Los Angeles (February 8, 2007)- Using the natural landscape as a fundamental design component across the transect can create beautiful places that function well both environmentally and economically. Natural landscape functions–mimicked through “soft” engineering, protected in their original form, or restored through careful intervention–help create valuable amenities while also managing environmental quality and providing critical habitat.
See examples at the regional and community level where green infrastructure design principles have been incorporated as an integral part of smart community design.
Learn more from:
* Moderator: Lynn Desautels, Ph.D., Senior Policy Analyst, U.S. EPA
* Sharon Pfeifer, Community Assistance Manager, Minnesota Department of Natural Resources
* Marshall Foster, Urban Strategies Designer, Mitnun Architects + Designers + Planners
About Smart Growth
Ten years ago, smart growth was a burgeoning concept- one that had gained footing in a few progressive places throughout the country. These days, smart growth plays an important role in communities across the nation. Smart Growth is about quality of life and the ability for all people to have access to decent livable communities. For some, this is inherent in their daily lives. For many others, especially those in the middle and lower classes, choices and options for safe and healthy living are few.
Whether the problem is the jobs/housing imbalance, increasing vehicle miles traveled, competition for localized tax base, open space preservation, or air and water quality, the importance of a regional model for smart growth planning is critical. Local governments and their neighbors need to find common ground through understanding the benefits of land use polices directed at making the regional healthier, this will in turn create more livable communities in localized neighborhoods.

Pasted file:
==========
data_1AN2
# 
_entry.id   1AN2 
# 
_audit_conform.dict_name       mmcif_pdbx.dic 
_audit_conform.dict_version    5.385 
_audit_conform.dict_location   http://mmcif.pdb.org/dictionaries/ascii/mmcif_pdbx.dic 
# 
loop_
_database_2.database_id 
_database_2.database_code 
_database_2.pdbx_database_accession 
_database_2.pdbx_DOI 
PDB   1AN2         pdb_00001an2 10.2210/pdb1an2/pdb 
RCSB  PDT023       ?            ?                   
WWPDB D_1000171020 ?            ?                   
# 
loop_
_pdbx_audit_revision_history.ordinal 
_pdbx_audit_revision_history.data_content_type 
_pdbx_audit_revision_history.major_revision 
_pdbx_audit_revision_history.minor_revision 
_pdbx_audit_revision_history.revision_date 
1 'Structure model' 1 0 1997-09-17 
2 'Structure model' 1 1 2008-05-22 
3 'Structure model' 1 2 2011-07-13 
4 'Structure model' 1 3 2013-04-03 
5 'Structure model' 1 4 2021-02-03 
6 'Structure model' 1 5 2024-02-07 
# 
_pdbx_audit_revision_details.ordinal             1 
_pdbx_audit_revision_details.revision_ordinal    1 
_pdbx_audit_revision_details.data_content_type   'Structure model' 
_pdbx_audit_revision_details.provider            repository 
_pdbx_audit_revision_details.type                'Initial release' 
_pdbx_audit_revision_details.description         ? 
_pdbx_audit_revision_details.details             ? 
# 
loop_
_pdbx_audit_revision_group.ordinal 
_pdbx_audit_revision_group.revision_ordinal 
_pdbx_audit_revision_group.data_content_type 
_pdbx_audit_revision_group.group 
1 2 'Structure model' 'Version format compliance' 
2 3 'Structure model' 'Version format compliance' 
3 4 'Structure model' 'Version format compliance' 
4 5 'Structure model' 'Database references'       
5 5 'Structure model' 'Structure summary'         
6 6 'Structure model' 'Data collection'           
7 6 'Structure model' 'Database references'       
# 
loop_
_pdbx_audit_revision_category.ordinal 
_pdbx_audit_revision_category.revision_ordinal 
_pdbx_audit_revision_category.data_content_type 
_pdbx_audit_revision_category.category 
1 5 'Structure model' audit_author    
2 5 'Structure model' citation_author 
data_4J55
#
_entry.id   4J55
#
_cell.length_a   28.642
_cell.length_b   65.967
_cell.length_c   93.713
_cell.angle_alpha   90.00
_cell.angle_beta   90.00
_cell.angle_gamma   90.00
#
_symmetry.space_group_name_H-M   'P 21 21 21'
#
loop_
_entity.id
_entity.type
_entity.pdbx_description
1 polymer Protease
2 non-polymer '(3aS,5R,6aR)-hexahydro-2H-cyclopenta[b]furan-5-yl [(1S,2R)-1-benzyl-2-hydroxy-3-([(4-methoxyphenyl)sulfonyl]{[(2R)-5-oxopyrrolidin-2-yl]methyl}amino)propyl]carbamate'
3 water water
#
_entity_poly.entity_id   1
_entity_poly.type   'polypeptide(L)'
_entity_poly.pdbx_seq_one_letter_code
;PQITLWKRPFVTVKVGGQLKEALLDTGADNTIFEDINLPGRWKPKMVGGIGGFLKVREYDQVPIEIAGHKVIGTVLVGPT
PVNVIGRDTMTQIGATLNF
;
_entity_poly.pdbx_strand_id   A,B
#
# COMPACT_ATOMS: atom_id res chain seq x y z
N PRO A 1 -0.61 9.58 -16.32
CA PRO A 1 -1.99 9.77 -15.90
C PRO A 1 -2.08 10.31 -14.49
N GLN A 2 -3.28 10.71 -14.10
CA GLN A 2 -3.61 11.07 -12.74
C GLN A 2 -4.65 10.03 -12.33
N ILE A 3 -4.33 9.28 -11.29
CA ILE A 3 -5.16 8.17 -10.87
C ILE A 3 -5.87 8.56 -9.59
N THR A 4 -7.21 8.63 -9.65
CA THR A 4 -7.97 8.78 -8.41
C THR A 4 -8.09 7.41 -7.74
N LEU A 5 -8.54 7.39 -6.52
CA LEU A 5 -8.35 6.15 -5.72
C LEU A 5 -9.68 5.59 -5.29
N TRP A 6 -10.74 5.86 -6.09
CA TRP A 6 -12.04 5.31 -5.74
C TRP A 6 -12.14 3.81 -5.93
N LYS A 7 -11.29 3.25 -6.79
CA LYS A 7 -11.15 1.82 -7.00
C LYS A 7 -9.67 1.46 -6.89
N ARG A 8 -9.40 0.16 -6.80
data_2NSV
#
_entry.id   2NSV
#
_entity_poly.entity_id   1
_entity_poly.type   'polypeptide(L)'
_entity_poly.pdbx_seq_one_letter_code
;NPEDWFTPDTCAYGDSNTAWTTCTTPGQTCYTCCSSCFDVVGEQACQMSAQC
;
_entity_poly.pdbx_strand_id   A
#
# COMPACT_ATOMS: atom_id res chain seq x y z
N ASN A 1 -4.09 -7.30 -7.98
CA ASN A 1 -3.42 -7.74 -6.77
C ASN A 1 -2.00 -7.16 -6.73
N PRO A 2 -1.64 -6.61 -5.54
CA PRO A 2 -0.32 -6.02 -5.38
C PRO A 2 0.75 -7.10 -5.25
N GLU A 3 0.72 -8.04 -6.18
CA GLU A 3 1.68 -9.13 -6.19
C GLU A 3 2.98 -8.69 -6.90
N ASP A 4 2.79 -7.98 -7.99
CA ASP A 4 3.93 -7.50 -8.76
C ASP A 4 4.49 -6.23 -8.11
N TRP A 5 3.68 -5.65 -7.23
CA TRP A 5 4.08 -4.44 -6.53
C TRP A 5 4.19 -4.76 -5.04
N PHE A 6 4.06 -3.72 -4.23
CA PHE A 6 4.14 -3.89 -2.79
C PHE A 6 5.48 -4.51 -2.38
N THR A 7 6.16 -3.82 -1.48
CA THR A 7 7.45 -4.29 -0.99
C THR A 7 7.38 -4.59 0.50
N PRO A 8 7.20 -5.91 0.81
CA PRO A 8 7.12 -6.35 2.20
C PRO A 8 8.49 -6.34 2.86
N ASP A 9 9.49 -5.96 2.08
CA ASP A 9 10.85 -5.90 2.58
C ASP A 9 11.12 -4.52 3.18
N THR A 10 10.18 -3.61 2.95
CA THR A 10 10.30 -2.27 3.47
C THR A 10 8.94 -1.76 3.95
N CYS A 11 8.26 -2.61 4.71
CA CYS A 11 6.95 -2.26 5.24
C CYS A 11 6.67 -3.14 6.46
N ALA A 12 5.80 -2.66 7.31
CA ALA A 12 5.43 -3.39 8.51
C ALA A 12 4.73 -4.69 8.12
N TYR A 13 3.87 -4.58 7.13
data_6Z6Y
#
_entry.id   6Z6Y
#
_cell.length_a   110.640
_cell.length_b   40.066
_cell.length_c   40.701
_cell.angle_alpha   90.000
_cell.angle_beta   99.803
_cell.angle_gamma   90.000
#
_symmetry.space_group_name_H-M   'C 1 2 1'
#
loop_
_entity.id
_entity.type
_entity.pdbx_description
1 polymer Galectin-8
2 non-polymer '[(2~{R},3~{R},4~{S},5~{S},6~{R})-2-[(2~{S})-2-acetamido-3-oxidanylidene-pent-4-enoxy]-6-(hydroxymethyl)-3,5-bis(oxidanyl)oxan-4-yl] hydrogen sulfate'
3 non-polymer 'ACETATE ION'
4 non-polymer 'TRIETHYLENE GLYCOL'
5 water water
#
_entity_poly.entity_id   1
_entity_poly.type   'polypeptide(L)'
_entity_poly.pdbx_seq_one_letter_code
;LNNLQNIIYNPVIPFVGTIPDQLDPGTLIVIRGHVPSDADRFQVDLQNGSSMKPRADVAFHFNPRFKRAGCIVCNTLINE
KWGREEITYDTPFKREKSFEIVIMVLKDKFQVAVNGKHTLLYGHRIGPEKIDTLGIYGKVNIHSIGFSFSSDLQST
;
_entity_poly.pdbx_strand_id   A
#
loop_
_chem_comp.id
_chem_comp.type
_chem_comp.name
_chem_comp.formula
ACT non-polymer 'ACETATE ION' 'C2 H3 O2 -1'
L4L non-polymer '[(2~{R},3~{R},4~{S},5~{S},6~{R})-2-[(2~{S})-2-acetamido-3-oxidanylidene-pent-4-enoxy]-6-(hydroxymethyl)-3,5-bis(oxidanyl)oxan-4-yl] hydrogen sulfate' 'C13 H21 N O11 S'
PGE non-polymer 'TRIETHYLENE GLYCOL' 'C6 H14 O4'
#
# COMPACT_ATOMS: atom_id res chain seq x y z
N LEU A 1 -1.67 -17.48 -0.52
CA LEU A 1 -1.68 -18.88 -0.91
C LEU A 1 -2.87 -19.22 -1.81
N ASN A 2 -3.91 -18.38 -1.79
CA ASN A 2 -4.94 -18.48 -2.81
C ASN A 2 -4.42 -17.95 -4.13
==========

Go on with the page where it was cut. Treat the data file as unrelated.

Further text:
About the 6th Annual New Partners for Smart Growth: Building Safe, Healthy and Livable Communities (February 8-10, 2007)
The 2007 New Partners for Smart Growth Conference in Los Angeles, California, hosted record attendance of over 1,500 people from across the country for three full days of presentations, discussions, and information sharing. The conference was produced by the Local Government Commission (LGC). Audio CDs of the conference are also available. Nearly all of the conference sessions, plenaries, breakouts and workshops were audio recorded.
For more information, visit
New Partners for SmartGrowth
Smart Growth Online